1. When exactly does “legitimate criticism” become “Islamophobia”? | ChristianBookBarn.com said,

  2. Malte Brigge said,

    For Marxism, religion is one of the principle fundamental templates for ideology as such. Religion gives answers to apparently insoluble problems and obviously therefore perfoms a salutory as well as delusional function. It allows for a way of seeing the world in an ordered fashion – not by defintion a detrimental thing. Third, it focuses social power and wealth and channels it. fortuh, it therefore becomes a contituent of the subject’s identity as it holds and places them in the ‘world’. All these functions and operations, either negative or positive, can be termed ‘ideological’. To critique religion therefore is by definition to critique the people that adhere to it. I have never encountered a religion with no people in it! The idea of a sort of un-offensive critique of religion is a soft liberal dream (itself an ideological aspirin). It’s similar to saying that you hate ultra right-wing conservatism but not the people who believe in it! Feel free to let religious apologists ‘legitimise’ your comments into Sunday Supplement chatter – not for me though!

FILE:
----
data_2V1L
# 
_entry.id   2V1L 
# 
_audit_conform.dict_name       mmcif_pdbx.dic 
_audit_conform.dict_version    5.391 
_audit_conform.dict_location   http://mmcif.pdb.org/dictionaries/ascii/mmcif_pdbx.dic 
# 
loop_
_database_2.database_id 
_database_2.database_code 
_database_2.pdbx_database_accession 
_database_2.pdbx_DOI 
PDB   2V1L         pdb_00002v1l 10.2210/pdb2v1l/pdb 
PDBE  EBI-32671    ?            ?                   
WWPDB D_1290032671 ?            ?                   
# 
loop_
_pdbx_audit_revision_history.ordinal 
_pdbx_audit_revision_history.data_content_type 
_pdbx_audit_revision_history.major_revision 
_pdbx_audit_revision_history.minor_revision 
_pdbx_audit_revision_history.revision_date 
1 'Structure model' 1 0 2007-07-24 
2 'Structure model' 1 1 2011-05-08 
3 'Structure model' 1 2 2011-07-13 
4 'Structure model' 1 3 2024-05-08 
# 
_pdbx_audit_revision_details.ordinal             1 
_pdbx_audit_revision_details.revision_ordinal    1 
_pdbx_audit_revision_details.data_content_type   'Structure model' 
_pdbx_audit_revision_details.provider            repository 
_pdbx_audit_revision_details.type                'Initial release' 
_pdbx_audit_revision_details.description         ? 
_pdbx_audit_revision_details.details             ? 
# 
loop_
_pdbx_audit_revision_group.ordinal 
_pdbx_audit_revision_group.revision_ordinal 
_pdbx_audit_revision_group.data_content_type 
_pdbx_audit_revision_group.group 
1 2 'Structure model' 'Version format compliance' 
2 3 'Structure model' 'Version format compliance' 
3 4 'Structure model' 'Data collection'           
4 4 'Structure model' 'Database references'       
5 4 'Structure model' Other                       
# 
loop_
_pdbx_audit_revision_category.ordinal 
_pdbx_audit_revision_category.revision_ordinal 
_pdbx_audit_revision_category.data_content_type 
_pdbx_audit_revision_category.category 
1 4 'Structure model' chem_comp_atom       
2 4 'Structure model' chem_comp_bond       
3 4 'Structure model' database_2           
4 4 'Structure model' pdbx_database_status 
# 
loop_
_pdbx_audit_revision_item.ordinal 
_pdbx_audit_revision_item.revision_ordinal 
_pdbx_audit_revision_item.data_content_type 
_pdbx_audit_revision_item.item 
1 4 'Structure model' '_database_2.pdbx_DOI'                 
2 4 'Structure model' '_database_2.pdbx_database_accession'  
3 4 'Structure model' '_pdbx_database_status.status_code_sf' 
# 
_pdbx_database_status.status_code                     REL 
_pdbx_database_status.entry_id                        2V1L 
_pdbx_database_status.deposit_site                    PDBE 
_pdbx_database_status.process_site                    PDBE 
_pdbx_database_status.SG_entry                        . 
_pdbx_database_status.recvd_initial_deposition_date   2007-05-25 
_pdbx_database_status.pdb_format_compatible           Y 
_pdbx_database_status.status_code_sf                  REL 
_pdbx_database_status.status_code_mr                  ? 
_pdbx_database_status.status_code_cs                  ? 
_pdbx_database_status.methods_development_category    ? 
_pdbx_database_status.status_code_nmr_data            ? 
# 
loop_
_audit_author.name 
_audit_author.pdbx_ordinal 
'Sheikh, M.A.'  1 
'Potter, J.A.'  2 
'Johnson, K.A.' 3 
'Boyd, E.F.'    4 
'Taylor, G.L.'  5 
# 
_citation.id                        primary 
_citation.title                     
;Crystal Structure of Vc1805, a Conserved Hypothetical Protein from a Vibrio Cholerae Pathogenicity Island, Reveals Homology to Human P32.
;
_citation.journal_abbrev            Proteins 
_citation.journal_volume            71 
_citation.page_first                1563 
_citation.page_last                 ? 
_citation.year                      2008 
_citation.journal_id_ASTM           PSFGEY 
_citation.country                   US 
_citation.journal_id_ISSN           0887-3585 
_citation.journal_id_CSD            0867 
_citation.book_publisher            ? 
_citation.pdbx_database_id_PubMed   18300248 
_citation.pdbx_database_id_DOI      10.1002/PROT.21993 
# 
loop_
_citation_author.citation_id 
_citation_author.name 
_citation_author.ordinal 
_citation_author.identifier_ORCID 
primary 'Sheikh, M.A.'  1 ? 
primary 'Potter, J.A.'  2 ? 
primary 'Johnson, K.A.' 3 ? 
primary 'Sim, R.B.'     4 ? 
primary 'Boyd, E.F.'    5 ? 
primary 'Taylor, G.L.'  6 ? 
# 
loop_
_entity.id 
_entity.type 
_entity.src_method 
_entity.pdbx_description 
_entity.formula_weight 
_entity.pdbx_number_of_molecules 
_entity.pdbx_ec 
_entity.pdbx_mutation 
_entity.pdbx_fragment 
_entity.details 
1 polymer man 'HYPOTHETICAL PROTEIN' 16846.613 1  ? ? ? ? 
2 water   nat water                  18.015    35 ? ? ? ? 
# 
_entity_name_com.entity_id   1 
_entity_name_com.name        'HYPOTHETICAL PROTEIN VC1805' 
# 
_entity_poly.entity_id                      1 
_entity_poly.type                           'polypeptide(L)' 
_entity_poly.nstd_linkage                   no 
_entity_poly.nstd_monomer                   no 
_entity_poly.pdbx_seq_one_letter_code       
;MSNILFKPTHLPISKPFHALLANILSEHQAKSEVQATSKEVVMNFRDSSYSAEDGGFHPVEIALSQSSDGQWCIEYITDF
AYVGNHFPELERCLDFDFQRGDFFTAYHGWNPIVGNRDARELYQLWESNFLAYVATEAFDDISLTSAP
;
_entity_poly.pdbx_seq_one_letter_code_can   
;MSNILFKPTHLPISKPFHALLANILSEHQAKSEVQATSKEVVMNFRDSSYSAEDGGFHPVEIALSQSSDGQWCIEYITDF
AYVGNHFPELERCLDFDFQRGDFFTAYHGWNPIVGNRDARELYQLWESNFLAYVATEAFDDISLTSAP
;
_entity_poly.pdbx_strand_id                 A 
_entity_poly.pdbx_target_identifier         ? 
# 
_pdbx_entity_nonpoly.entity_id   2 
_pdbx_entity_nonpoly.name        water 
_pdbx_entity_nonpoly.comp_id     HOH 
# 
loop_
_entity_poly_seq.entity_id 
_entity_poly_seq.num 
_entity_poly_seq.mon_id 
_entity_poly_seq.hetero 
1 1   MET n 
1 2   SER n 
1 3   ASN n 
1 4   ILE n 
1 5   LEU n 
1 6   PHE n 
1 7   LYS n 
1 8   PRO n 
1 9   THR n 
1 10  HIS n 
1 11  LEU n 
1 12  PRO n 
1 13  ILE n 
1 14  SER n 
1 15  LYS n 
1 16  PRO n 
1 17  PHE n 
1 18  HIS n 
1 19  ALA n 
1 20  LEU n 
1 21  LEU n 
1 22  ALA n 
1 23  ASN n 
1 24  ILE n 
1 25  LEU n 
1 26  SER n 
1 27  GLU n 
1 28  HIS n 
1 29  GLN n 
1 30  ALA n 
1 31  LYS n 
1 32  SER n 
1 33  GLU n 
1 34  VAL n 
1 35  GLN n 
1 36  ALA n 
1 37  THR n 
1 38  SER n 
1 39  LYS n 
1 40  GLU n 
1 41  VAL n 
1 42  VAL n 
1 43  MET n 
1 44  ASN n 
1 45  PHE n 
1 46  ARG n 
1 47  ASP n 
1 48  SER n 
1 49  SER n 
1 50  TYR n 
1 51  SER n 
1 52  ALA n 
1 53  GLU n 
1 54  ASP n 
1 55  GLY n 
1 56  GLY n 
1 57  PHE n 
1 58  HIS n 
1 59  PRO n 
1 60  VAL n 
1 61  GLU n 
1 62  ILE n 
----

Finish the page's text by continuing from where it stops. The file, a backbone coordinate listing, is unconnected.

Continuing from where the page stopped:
• Jim Denham said,


      For Marxists, religion is an “ideology” of false consciousness that needs to be challenged and defeated. It may be a “way of seeing the world in an ordered fashion” but that in itself does not make it factually correct or in any way emancipationary. All manner of misguided and crazy ideologies (spiritualism, teapot-worship, illuminati – conspiuracy theories, UKIP, etc, etc) also serve such a function

      I can agree, Malte, that “to critique religion therefore is by definition to critique the people that adhere to it,” and, indeed that was the position of those of us who challenged the SWP and other relativist/ identity-politics people in the STWC and the Socialist Alliance who said we should’t criticise Islam or Islamism: they were, in effect, saying that people’s religious beliefs weren’t very important. We said those beliefs *were* important, and therefore needed to be taken seriously and challenged.

      By the way, on your claim that the stance of hating “ultra right-wing conservatism but not the people who believe in it” is inconsistent: surely it is a-b-c Marxism that we try to relate to, and understand, the backward ideas of workers and win them over: and that doesn’t mean in any way making concessions to those backward ideas?

  3. Monsuer Jelly More Bounce to the Ounce (Much More Bounce) OOps upside your Head this time with feeling said,

    there is no such thoing as islamaphobia. it is an invention.

  4. Malte Brigge said,

    Points taken Jim,